BYU Law Review


Cities are increasingly taking the lead in tackling global issues like climate change, financial regulation, economic inequality, and others that the federal and state governments have failed to address. Recent media accounts have accordingly praised cities as the hope of our globally networked future. This optimistic appraisal of cities is, however, undermined by local governments’ cramped legal status. Under the doctrine of home rule, local governments can often only act in matters deemed “local” in nature and cannot regulate “statewide” issues that may have impacts beyond local borders. As a result, the global issues that local governments are being praised for confronting are, almost by definition, the very sort of matters that home-rule doctrine prohibits them from addressing.

This Article has three goals: first, it aims to show why home rule has persisted in its present form despite its incompatibility with globalization; second, it explains some of the implications of our adherence to an outmoded conception of home rule; and third, it draws on these observations to suggest a new approach to home rule. I argue that the extant home-rule doctrine is part of an ideology that the judiciary finds attractive, called liberalism. Liberalism seeks to disaggregate various aspects of human life—the state, the market, and the family, particularly—and assign them to distinct spheres. The dichotomy between statewide and local affairs is a means of preserving the boundaries among the state, the market, and the family by tasking the state to regulate the marketplace and local governments to regulate the family. In light of globalization, however, it is clear that the liberal separation of spheres has had a different result. Following Karl Marx, scholars have argued that the separation of spheres has masked the dominance of capitalism, or, alternatively, the state, in all the putatively autonomous realms. Home rule has had precisely this effect. The idea that regulation of the family is local disguises the hegemonic role of the state in family matters, while the idea that commercial regulation is statewide has enabled mobile capital to overwhelm regulatory constraints. I propose a new model of home rule that is not married to obsolete notions of separate spheres, and thus enables the local to serve as a vital counterweight to capital and the state.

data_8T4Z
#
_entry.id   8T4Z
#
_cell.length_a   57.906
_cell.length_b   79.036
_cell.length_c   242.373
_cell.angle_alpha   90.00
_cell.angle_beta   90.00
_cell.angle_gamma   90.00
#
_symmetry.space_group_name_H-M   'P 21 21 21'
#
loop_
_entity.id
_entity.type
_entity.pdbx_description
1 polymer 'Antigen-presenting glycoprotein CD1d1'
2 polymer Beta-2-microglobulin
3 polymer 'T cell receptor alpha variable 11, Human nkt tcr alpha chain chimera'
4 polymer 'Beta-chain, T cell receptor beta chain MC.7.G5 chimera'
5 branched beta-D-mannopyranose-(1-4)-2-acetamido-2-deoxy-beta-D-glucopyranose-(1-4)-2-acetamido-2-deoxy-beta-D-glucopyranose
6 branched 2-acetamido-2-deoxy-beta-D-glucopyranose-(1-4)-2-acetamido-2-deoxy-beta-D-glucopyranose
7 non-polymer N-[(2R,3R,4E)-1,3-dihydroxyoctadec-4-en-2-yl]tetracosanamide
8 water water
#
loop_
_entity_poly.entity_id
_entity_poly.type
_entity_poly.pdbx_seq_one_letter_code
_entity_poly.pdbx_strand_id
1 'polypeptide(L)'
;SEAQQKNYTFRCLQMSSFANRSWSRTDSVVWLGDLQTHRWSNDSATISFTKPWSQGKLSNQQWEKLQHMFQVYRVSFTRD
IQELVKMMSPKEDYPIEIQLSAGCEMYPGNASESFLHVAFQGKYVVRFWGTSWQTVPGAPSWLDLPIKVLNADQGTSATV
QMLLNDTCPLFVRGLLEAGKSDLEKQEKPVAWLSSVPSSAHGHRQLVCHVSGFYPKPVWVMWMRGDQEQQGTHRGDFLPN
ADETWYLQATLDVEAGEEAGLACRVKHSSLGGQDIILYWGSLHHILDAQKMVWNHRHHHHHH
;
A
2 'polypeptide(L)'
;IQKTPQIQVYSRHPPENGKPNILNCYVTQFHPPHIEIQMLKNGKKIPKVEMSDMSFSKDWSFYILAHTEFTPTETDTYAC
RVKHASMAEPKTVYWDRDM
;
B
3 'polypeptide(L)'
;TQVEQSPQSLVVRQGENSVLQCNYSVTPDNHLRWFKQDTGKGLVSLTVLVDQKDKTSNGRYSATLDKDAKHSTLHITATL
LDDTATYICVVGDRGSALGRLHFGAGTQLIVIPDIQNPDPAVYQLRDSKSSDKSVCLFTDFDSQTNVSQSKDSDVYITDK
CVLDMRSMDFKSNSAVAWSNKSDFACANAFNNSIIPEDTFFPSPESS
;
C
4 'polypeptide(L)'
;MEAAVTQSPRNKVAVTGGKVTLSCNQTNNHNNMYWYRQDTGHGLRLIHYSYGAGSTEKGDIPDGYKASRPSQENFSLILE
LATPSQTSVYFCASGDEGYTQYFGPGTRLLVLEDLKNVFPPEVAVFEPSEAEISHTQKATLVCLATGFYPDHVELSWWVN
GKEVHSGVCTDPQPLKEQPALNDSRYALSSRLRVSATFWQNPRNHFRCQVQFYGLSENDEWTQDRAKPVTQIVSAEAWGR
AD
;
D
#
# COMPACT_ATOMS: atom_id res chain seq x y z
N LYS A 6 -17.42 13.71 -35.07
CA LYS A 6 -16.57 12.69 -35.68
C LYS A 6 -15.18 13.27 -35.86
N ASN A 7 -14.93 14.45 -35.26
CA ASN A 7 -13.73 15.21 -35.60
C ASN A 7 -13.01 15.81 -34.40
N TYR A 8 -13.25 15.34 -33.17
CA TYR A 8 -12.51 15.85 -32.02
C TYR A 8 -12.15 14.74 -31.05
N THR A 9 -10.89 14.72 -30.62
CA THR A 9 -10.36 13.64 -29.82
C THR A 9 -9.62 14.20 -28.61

© 2016 Brigham Young University Law Review